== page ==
In Takae, Higashi Village, which is abundantly blessed with nature, forests and rare wildlife, construction of 6 large helicopter landing pads surrounding the community is planned, and 2 of them have already been constructed. If all the landing pads are constructed, the indigenous people will be deprived of their ancestral land and residences due to noise and environmental destruction.

3. Violations of the freedom of assembly and the rights of indigenous peoples

(1) Freedom of assembly

In 31th Human Rights Council(HRC), the Special Rapporteur on the rights to freedom of peaceful assembly and association and the Special Rapporteur on extrajudicial, summary or arbitrary executions submitted a joint report on the proper management of assemblies, 13 and made practical recommendations, including “assemblies should be presumed lawful, subject to the permissible limitations set out in article 21 of the International Covenant on Civil and Political Rights”(Para18);

“when a State invokes national security and protection of public order to restrict an assembly, it must prove the precise nature of the threat and the specific risks posed. It is not sufficient for the State to refer generally to the security situation”(para31);

“Any use of force must comply with the principles of necessity and proportionality”;

“The necessity requirement restricts the kind and degree of force used to the minimum necessary in the circumstances, and “any force used should be targeted at individuals using violence or to avert an imminent threat”(para 57).

The HRC resolution A/HRC/31/L.21 strongly encourage all States to give due consideration to this practical recommendations as it provides useful guidance to implement States duty to respect the rights to peaceful protest. 14

The use of force against peaceful protesters and journalists by the Japanese authority is clearly exceeding above “necessity minimum” requirement. Thus, the use of force constitutes grave violations of the rights to freedom of peaceful assembly and the right to press

(2) The rights of Ryukyuan/Okinawan people as indigenous people

The UN Human Rights Committee 15 and the UN Committee on the Elimination of Racial Discrimination16recognize Ryukyuan/Okinawan people as the indigenous peoples.

In accordance with UN Declaration on the Rights of Indigenous Peoples (DRIP), the Japanese government must recognize and protect the indigenous people’s take measures to guarantee “right to the lands, territories and resources” and abides article 19’s principle of free, prior and informed consent (FPIC).17

Further, the Japanese government must undertake effective consultations with the indigenous peoples concerned, prior to using their lands or territories for military activities(Article 30).

4. Recommendations

Human Rights Now, IMADR and All Okinawa Council for Human Rights calls the Japanese government to

  • Immediately cease violent removals and excessive policing to the people peacefully protesting the relocation and construction of US military bases in Henoko and Takae and journalists covering the situation in accordance with international human rights standards including ICCPR article
  • Ensure the citizens’ rights to participate peaceful assembly protesting the US military bases in accordance with international standards including ICCPR article 21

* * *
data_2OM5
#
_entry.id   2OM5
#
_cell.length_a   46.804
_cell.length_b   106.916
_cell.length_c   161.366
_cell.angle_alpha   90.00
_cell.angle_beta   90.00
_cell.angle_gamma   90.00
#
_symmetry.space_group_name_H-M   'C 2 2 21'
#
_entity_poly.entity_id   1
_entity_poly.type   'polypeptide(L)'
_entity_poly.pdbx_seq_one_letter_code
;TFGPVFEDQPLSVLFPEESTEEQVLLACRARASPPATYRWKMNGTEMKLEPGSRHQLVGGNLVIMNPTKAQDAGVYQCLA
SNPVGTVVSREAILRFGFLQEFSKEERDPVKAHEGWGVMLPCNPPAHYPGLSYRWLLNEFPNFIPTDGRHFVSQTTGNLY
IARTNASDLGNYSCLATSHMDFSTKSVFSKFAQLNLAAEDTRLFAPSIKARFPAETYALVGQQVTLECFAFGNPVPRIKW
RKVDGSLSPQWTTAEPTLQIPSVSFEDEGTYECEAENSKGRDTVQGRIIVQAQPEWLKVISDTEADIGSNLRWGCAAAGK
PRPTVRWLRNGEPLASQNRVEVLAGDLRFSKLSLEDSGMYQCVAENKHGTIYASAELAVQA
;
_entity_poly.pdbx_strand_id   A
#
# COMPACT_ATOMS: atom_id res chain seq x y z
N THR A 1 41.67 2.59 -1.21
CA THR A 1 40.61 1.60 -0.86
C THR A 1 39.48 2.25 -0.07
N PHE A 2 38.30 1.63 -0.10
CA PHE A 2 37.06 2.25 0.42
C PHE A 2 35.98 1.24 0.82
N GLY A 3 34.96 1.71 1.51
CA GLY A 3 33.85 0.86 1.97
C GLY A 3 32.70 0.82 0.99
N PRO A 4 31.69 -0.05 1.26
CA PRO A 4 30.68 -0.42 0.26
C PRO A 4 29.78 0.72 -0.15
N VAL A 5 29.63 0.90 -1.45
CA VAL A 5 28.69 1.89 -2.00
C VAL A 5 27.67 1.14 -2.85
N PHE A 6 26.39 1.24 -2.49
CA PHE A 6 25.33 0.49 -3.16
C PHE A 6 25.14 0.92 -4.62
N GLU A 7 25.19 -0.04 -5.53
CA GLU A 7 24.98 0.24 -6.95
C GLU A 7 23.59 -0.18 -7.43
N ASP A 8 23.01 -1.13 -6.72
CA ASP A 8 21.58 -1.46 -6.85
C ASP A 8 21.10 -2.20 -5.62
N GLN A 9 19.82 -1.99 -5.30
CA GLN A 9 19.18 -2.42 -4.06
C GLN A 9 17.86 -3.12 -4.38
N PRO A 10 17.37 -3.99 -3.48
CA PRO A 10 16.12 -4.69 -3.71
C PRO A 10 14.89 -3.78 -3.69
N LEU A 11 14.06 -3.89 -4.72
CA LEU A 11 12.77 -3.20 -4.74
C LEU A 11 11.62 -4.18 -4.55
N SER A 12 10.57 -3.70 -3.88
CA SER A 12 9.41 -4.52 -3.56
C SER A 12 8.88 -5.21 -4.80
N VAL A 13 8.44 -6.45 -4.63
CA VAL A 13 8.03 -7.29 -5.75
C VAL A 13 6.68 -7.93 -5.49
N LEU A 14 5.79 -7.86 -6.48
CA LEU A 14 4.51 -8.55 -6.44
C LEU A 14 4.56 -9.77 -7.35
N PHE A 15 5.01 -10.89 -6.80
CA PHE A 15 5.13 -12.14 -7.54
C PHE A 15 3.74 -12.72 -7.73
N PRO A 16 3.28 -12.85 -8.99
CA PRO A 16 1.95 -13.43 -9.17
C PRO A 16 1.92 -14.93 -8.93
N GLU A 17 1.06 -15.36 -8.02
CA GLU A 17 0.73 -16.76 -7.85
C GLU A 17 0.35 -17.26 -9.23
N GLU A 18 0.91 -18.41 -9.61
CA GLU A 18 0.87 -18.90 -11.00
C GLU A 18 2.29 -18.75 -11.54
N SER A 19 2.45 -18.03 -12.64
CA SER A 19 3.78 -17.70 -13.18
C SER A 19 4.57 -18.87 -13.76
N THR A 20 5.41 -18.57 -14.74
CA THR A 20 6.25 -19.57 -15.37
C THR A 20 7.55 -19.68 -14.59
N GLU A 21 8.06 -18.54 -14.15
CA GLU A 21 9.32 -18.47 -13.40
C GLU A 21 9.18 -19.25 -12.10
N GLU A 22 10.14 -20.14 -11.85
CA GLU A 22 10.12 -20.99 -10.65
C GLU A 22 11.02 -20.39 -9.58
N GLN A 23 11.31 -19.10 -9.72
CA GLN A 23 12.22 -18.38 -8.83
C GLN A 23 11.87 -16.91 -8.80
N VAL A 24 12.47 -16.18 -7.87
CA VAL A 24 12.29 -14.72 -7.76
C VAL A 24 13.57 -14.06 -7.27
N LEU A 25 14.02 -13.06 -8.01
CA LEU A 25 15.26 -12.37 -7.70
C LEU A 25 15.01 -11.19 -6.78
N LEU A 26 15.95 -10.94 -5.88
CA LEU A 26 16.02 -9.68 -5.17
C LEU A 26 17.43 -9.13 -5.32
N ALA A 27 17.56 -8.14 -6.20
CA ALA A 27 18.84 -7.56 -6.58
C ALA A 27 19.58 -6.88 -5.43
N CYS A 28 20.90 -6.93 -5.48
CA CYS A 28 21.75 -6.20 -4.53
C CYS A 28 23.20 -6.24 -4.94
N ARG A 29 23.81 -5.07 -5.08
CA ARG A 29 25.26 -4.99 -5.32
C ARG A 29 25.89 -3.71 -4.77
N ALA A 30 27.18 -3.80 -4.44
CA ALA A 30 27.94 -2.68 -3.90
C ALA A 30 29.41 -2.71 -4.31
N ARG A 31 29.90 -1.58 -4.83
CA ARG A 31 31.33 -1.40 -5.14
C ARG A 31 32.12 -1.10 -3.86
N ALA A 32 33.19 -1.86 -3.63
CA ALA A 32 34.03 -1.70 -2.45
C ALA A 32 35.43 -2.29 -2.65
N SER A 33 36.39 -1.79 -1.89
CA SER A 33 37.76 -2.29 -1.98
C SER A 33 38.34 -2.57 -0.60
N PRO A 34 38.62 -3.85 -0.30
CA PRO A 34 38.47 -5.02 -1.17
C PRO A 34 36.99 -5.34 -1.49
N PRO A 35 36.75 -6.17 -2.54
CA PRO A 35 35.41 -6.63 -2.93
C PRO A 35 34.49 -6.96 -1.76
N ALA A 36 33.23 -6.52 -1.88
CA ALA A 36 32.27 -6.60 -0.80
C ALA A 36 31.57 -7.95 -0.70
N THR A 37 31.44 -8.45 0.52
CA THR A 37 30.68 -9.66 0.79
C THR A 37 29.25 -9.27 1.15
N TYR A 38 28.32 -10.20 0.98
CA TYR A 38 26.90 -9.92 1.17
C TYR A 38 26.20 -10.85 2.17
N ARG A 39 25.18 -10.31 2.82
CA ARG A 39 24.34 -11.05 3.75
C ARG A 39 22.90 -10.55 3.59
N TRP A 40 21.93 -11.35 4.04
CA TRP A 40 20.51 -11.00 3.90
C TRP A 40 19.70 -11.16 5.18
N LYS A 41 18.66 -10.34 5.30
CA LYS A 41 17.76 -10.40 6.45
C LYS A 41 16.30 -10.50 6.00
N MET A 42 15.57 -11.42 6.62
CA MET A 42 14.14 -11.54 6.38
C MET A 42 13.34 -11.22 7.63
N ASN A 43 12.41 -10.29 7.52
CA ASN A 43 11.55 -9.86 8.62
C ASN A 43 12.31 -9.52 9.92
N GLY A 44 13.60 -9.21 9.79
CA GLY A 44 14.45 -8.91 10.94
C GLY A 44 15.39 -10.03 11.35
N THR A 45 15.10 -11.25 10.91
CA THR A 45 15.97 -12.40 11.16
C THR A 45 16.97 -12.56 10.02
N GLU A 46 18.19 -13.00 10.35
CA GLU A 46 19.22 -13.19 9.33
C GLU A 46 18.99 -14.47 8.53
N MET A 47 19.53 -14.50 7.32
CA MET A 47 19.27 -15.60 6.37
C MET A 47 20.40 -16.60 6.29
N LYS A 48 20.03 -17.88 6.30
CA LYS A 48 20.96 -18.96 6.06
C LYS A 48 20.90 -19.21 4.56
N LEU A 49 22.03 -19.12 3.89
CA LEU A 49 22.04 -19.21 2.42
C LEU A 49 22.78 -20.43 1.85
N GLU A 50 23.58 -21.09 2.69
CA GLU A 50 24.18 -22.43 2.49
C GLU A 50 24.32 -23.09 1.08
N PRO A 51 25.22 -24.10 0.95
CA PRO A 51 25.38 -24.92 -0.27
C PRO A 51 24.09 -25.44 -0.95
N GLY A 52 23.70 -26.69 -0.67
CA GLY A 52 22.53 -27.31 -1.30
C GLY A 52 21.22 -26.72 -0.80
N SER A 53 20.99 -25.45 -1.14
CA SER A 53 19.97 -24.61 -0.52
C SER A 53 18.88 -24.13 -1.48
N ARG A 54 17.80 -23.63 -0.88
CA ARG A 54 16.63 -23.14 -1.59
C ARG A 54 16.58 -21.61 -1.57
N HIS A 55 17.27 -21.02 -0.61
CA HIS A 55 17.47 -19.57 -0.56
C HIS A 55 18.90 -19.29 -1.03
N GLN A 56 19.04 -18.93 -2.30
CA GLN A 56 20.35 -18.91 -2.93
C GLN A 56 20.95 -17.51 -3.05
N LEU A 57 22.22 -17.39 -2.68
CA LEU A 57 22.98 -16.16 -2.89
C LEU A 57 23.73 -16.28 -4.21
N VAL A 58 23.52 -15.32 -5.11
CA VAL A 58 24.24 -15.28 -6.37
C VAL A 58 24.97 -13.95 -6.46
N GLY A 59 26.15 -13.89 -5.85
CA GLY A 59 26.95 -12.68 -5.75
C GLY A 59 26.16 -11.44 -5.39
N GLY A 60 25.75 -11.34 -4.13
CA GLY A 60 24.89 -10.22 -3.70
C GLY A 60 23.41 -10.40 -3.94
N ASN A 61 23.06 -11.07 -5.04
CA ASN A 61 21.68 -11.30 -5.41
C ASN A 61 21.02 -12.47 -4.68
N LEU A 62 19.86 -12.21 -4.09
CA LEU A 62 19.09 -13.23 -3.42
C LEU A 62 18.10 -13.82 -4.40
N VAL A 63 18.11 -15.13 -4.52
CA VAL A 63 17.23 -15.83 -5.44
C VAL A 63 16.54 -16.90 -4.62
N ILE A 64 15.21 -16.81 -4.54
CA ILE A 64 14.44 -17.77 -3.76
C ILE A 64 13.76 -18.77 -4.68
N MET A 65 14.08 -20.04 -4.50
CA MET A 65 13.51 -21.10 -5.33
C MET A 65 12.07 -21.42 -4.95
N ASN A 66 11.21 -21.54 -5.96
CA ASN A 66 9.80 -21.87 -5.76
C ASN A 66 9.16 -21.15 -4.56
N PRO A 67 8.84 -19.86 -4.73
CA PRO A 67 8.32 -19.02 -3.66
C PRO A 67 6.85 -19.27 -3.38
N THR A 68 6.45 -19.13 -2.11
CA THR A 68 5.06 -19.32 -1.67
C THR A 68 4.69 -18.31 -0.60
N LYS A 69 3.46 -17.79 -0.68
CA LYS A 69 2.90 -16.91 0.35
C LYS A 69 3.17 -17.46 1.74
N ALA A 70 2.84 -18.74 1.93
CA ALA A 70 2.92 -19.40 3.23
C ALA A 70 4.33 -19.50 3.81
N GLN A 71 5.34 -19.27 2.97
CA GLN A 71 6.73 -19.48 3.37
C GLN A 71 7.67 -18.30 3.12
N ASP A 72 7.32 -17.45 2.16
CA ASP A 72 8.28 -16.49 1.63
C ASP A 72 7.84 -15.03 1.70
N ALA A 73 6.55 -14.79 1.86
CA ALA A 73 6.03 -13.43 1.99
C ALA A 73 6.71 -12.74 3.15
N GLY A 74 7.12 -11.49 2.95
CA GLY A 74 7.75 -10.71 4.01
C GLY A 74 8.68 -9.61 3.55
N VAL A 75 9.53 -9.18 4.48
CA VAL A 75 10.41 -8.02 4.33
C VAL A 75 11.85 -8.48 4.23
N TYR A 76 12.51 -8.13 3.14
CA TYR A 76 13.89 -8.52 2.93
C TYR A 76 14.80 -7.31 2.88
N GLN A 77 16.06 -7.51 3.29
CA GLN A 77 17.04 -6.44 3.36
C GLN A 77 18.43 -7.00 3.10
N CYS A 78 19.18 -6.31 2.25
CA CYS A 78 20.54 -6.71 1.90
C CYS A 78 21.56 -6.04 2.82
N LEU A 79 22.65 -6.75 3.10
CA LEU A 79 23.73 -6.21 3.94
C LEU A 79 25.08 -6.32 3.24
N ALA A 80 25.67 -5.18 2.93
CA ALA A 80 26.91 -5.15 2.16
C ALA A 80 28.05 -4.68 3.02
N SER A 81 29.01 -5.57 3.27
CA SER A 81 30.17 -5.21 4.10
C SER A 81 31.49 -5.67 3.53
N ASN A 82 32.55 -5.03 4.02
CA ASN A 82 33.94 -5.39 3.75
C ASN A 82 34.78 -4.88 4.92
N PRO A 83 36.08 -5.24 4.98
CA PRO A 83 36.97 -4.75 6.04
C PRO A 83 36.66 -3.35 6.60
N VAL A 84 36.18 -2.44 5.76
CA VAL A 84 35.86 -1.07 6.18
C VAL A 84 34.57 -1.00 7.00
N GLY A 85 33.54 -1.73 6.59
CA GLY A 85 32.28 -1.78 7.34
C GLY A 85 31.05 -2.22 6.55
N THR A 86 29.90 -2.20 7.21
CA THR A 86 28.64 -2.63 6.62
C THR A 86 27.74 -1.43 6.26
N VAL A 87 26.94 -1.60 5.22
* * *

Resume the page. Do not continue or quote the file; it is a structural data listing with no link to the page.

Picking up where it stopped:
• Ensure the rights of journalists to cover and report the peaceful assembly protesting the US military bases in accordance with international standards including ICCPR article
  • Recognize the Ryukyuan/Okinawan people as an indigenous people, and ensure the right to traditional land and natural resources and the right to “participate in decision-making in matters which would affect their rights” in accordance with article 26 and 18 of DRIP;
  • Resolve the heavy concentration of US military bases in Okinawa by ensuring effective participation of the Ryukyuan/Okinawan people to the decision making process which abides by DRIP article 19’s principle of free, prior and informed consent (FPIC).

All Okinawa Council for Human Rights, an Okinawa-based group, NGO without consultative status, also shares the views expressed in this statement.

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1 Joint statement of Human Rights Now(HRN) and International Movement Against All Forms of Discrimination and Racism (IMADR)

2 http://www.japantimes.co.jp/community/2015/02/09/issues/injuries-okinawa-anti- base-protesters-laughable-says-u-s-military-

spokesman/#.V8OTC62T7nc

3 http://ryukyushimpo.jp/editorial/entry-176412.html

4  Japan Times, supra n. 1.

5 http://www.okinawatimes.co.jp/articles/-/54490

6 http://ryukyushimpo.jp/news/entry-343437.html

7 http://www.okinawatimes.co.jp/articles/-/58894

8 http://this.kiji.is/140199620190143997

9 http://ryukyushimpo.jp/news/prentry-245387.html

10 Id.

11 Id.

12 http://mainichi.jp/articles/20160706/k00/00e/040/236000c

13 http://www.ohchr.org/EN/HRBodies/HRC/RegularSessions/Session31/Documents/ A.HRC.31.66_E.docx, paras, 18, 31, 57

14 http://ap.ohchr.org/documents/dpage_e.aspx?si=A/HRC/31/L.21, para. 1.

15 concluding observations of the Japan’s sixth periodic report CCPR/C/JPN/6, http://tbinternet.ohchr.org/_layouts/treatybodyexternal/Download.aspx?symbolno =CCPR%2fC%2fJPN%2fCO%2f6&Lang=en

16 concluding observations of the on Japan’s third to sixth reports CERD/C/JPN/CO/3-6,

http://tbinternet.ohchr.org/_layouts/treatybodyexternal/Download.aspx?symbolno= CERD%2fC%2fJPN%2fCO%2f3-6&Lang=en

17 http://www.un.org/esa/socdev/unpfii/documents/DRIPS_en.pdf, Arts. 26, 19.